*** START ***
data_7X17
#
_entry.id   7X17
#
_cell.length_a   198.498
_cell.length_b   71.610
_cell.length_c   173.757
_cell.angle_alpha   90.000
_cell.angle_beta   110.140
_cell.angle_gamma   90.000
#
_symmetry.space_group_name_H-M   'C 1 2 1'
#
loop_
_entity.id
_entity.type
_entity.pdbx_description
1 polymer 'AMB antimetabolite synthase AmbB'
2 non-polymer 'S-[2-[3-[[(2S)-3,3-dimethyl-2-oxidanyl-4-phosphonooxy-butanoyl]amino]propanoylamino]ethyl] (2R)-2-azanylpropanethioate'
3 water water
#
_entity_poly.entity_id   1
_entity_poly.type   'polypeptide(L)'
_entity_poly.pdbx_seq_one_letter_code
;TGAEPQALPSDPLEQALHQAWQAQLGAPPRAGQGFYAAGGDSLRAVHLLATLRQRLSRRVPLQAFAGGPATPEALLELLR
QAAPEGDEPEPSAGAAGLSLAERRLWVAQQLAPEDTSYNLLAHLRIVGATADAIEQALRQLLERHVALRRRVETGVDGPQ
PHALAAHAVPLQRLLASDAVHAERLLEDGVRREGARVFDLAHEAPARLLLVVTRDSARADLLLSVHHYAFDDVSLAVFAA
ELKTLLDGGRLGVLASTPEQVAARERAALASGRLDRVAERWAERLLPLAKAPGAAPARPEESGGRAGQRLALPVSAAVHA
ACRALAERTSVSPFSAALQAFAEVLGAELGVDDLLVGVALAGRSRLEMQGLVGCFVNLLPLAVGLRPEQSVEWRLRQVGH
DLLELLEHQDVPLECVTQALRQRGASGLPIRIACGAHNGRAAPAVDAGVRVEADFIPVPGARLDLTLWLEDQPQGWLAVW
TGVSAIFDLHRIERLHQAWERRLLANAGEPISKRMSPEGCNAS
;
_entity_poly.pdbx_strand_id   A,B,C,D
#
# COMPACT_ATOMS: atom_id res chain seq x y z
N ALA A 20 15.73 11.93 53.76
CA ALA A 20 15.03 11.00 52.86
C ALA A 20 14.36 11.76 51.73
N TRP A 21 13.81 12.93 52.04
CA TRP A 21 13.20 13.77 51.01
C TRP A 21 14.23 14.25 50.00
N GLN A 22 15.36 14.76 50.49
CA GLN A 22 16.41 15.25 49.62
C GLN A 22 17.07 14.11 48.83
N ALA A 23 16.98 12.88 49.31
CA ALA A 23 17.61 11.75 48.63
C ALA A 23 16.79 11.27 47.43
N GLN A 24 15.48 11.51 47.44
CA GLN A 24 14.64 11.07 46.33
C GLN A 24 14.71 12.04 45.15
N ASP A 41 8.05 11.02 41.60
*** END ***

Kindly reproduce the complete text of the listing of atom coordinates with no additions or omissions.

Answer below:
data_7X17
#
_entry.id   7X17
#
_cell.length_a   198.498
_cell.length_b   71.610
_cell.length_c   173.757
_cell.angle_alpha   90.000
_cell.angle_beta   110.140
_cell.angle_gamma   90.000
#
_symmetry.space_group_name_H-M   'C 1 2 1'
#
loop_
_entity.id
_entity.type
_entity.pdbx_description
1 polymer 'AMB antimetabolite synthase AmbB'
2 non-polymer 'S-[2-[3-[[(2S)-3,3-dimethyl-2-oxidanyl-4-phosphonooxy-butanoyl]amino]propanoylamino]ethyl] (2R)-2-azanylpropanethioate'
3 water water
#
_entity_poly.entity_id   1
_entity_poly.type   'polypeptide(L)'
_entity_poly.pdbx_seq_one_letter_code
;TGAEPQALPSDPLEQALHQAWQAQLGAPPRAGQGFYAAGGDSLRAVHLLATLRQRLSRRVPLQAFAGGPATPEALLELLR
QAAPEGDEPEPSAGAAGLSLAERRLWVAQQLAPEDTSYNLLAHLRIVGATADAIEQALRQLLERHVALRRRVETGVDGPQ
PHALAAHAVPLQRLLASDAVHAERLLEDGVRREGARVFDLAHEAPARLLLVVTRDSARADLLLSVHHYAFDDVSLAVFAA
ELKTLLDGGRLGVLASTPEQVAARERAALASGRLDRVAERWAERLLPLAKAPGAAPARPEESGGRAGQRLALPVSAAVHA
ACRALAERTSVSPFSAALQAFAEVLGAELGVDDLLVGVALAGRSRLEMQGLVGCFVNLLPLAVGLRPEQSVEWRLRQVGH
DLLELLEHQDVPLECVTQALRQRGASGLPIRIACGAHNGRAAPAVDAGVRVEADFIPVPGARLDLTLWLEDQPQGWLAVW
TGVSAIFDLHRIERLHQAWERRLLANAGEPISKRMSPEGCNAS
;
_entity_poly.pdbx_strand_id   A,B,C,D
#
# COMPACT_ATOMS: atom_id res chain seq x y z
N ALA A 20 15.73 11.93 53.76
CA ALA A 20 15.03 11.00 52.86
C ALA A 20 14.36 11.76 51.73
N TRP A 21 13.81 12.93 52.04
CA TRP A 21 13.20 13.77 51.01
C TRP A 21 14.23 14.25 50.00
N GLN A 22 15.36 14.76 50.49
CA GLN A 22 16.41 15.25 49.62
C GLN A 22 17.07 14.11 48.83
N ALA A 23 16.98 12.88 49.31
CA ALA A 23 17.61 11.75 48.63
C ALA A 23 16.79 11.27 47.43
N GLN A 24 15.48 11.51 47.44
CA GLN A 24 14.64 11.07 46.33
C GLN A 24 14.71 12.04 45.15
N ASP A 41 8.05 11.02 41.60